With the start of the college football season last week, the National Football Foundation (NFF) and College Hall of Fame noted a few key rule changes that will take effect during the 2020 college football season.
Since 2011, the NFF has partnered with the College Football Officiating (CFO), led by Steve Shaw and chaired by Mid-American Conference Commissioner Jon Steinbrecher, to help generate awareness for the rule changes in college football. The CFO functions as the national professional organization for all football officials who work games at the collegiate level, and the organization held its annual winter meeting of conference coordinators for football officials in late January for the eighth consecutive year at the NFF headquarters in Irving, Texas.
Shaw, who became the CFO National Coordinator of Football Officials in March, previously served the Southeastern Conference and Sun Belt Conference as coordinator of officials. He also serves as the Secretary-Rules Editor of the NCAA Football Rules Committee, a position critical to the development of competition rules and policies. Shaw excelled as a head referee for 15 years in the Southeastern Conference, earning 14 postseason assignments, including two national championship games. He has been a leader in revamping the sport’s officiating mechanics and advancing the use of technology to assist officials.
“These changes were contemplated before the COVID-19 pandemic hit, so subsequently the Rules Committee has made three additional changes to address the current medical environment,” Shaw said.
No more than two team members may be assigned or wear the same jersey number. There were no limits to duplicate numbers in previous seasons. With the recognized popularity of the single digit numbers, the digit “0” is added as a legal number. Any number to be preceded by “0” such as “07” or “00” remains illegal.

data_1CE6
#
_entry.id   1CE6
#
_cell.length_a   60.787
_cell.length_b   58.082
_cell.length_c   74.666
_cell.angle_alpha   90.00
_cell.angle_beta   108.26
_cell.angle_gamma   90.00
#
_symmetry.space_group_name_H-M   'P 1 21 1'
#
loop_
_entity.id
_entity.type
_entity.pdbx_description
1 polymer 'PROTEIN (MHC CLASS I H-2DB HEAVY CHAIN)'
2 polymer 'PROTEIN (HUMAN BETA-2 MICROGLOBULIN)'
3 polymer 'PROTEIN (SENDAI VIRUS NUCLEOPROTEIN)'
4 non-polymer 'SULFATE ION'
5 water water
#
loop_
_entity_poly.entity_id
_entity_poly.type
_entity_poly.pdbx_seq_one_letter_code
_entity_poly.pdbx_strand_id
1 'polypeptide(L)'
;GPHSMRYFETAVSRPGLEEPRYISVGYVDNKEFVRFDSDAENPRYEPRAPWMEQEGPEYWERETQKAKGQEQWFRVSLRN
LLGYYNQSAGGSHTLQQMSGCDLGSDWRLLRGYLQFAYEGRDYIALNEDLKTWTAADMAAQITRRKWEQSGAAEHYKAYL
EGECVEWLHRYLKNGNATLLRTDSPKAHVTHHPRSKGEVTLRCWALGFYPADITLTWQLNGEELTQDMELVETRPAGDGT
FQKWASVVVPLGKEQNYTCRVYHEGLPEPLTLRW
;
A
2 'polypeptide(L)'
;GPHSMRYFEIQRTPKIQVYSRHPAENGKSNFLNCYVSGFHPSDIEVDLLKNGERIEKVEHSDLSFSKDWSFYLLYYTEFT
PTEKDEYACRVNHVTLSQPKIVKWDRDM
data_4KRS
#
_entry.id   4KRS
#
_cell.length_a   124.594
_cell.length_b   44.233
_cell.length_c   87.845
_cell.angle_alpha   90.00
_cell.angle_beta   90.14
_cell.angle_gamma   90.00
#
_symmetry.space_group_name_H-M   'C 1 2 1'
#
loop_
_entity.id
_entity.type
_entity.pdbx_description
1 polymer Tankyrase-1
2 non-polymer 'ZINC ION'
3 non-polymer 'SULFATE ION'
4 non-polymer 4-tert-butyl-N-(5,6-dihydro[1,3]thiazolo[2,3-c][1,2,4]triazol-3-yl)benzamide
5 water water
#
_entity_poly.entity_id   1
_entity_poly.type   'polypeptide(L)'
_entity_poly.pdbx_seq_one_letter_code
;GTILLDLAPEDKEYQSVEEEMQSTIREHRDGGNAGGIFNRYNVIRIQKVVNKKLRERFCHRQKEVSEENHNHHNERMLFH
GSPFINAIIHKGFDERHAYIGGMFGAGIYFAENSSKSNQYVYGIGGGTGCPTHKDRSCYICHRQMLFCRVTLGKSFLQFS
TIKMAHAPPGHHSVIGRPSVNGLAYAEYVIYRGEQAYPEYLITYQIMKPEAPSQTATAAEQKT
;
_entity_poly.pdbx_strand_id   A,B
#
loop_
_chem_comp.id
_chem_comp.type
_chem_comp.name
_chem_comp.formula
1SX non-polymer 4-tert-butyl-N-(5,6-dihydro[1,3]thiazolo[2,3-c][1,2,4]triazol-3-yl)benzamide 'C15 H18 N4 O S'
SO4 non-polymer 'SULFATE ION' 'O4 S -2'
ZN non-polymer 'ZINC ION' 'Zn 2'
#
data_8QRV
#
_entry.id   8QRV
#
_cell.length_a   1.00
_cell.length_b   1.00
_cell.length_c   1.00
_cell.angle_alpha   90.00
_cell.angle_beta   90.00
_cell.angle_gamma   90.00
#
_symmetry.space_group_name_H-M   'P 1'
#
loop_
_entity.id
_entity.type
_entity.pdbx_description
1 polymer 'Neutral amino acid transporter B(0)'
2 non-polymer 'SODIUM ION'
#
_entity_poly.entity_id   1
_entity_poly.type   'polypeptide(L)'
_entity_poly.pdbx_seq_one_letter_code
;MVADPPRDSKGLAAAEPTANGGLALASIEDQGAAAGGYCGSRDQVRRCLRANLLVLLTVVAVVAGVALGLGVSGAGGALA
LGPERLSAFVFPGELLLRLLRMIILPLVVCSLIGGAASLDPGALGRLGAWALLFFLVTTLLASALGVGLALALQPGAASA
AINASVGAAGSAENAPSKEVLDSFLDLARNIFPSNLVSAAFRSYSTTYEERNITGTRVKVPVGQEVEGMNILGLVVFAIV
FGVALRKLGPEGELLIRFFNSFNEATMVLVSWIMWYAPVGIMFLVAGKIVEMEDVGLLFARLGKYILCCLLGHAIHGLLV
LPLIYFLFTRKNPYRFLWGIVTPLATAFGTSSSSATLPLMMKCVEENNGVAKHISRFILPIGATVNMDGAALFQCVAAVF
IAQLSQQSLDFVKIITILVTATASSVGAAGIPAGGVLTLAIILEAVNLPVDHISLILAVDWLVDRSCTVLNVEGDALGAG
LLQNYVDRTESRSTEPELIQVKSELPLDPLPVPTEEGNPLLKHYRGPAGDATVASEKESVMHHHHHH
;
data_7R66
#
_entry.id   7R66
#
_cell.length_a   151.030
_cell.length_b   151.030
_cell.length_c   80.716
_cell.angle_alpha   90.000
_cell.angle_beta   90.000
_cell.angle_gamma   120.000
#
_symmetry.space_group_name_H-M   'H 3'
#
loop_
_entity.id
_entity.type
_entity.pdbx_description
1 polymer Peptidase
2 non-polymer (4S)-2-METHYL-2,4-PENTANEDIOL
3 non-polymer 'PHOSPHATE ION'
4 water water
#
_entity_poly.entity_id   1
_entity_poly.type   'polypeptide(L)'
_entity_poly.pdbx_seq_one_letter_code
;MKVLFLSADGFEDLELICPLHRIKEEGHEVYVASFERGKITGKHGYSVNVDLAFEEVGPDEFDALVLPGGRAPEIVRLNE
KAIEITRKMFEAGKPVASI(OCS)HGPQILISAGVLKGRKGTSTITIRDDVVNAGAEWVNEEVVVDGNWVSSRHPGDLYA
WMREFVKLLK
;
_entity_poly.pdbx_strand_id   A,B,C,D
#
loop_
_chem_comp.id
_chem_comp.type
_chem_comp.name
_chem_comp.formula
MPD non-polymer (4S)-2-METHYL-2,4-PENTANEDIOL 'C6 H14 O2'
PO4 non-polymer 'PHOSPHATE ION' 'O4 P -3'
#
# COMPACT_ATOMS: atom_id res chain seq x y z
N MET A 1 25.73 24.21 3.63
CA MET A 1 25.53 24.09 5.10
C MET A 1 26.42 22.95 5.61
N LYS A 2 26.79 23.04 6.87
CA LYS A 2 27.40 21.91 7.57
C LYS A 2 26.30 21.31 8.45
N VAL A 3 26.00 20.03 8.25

In regards to targeting, the change for 2020 is that now a player disqualified for targeting will be declared ineligible for further participation in the game, but the player may remain in the team area.
All other disqualifying fouls such as fighting, two unsportsmanlike conduct fouls, flagrant personal fouls, etc. will be reclassified as fouls requiring ejection. Players ejected will be required to leave the playing enclosure and must remain out of view of the field of play under team supervision.
The Rules Committee addressed issues of unsportsmanlike behavior in the pregame and took steps to clean this action up. The officials’ jurisdiction will now begin at 90 minutes before kickoff (previously 60 minutes). Additionally, when any squad member enters the playing enclosure prior to the game, the head coach or an assistant coach from that team must be present on the field. Furthermore, when any squad member is present within the playing enclosure after the officials’ jurisdiction, they must be wearing their jersey or have their numeral readily visible. Players without their numeral readily visible must leave the playing enclosure.
If the clock expires at the end of a half, and replay determines that there was time remaining on the clock, and the clock would start on the referee’s signal after review, there must be at least three seconds remaining when the ball should have been declared dead to restore time to the clock. With two seconds or one second remaining on the clock, the half is over. This change will not impact situations when the clock is stopped and will remain stopped until the snap such as incomplete passes and runners out of bounds. In addition, the expectation is that the Instant Replay Official will not exceed two minutes to complete any review. The exception is, if the review has end of game impact or has multiple aspects as a part of the review, it should be completed efficiently but will have no stated time limit.